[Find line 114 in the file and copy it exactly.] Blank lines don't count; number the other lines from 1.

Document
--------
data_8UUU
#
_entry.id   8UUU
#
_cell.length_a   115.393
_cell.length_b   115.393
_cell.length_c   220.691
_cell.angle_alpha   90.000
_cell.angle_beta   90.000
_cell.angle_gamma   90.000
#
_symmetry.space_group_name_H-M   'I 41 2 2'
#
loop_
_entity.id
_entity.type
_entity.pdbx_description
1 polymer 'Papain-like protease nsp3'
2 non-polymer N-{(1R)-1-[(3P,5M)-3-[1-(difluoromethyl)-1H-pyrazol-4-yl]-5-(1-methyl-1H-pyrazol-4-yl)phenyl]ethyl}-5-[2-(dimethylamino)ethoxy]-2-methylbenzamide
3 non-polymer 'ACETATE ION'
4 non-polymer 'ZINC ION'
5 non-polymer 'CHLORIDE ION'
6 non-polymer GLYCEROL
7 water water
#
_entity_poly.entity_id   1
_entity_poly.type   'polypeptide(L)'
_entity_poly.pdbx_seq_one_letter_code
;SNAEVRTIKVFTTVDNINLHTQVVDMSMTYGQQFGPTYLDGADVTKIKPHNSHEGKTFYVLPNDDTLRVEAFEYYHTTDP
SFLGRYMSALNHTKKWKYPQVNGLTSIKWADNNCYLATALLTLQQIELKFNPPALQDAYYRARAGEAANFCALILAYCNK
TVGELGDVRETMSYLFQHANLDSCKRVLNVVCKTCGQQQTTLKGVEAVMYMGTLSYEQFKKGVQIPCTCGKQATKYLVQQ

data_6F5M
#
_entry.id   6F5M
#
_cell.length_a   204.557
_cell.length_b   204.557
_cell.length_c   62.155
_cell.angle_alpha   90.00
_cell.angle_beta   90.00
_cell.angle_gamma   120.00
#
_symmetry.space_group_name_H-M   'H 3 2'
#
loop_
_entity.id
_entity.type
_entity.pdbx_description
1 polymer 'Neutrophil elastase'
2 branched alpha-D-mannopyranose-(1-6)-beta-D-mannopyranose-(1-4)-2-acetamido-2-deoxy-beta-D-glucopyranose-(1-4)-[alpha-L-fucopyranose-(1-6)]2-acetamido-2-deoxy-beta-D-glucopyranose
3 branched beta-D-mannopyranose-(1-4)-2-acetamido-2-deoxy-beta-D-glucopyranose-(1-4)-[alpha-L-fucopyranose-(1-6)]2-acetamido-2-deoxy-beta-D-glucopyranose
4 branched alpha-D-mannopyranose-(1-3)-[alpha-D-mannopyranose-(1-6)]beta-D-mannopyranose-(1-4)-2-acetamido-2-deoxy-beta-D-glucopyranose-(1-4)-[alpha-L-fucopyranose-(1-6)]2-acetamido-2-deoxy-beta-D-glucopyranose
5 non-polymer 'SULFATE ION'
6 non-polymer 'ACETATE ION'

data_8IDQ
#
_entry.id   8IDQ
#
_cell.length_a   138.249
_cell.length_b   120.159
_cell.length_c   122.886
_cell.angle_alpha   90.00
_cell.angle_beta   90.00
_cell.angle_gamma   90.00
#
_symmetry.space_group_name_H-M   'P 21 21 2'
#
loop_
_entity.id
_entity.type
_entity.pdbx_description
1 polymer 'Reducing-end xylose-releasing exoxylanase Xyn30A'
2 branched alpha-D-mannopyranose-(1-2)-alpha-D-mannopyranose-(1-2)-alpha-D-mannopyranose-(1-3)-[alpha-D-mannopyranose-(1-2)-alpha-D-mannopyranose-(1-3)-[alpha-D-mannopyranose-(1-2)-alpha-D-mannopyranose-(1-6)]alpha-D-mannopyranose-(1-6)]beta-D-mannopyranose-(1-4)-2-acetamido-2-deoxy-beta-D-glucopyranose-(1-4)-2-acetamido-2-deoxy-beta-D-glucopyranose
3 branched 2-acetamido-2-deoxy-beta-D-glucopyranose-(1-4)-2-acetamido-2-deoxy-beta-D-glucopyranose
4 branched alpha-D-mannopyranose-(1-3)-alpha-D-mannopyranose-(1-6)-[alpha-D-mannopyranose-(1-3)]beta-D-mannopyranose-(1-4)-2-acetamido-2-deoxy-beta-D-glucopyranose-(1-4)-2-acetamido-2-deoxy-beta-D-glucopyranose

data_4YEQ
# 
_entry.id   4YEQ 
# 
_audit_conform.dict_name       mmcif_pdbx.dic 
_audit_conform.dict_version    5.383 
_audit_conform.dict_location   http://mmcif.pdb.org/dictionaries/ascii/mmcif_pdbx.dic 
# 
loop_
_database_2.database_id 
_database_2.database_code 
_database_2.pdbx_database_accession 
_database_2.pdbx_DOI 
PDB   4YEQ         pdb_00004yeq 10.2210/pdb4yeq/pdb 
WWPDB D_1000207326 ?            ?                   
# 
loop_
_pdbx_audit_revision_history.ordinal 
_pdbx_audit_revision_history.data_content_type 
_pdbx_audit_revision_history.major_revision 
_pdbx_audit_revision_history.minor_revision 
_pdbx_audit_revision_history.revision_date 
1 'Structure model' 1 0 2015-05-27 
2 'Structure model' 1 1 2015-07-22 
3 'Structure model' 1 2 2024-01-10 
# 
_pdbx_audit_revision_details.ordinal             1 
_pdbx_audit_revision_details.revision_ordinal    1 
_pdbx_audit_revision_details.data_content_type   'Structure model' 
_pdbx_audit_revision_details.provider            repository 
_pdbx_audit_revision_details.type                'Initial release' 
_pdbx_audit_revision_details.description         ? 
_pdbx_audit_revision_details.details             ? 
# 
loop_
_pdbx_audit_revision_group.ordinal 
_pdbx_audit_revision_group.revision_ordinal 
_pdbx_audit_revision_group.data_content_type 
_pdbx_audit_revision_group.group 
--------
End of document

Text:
_pdbx_audit_revision_group.group 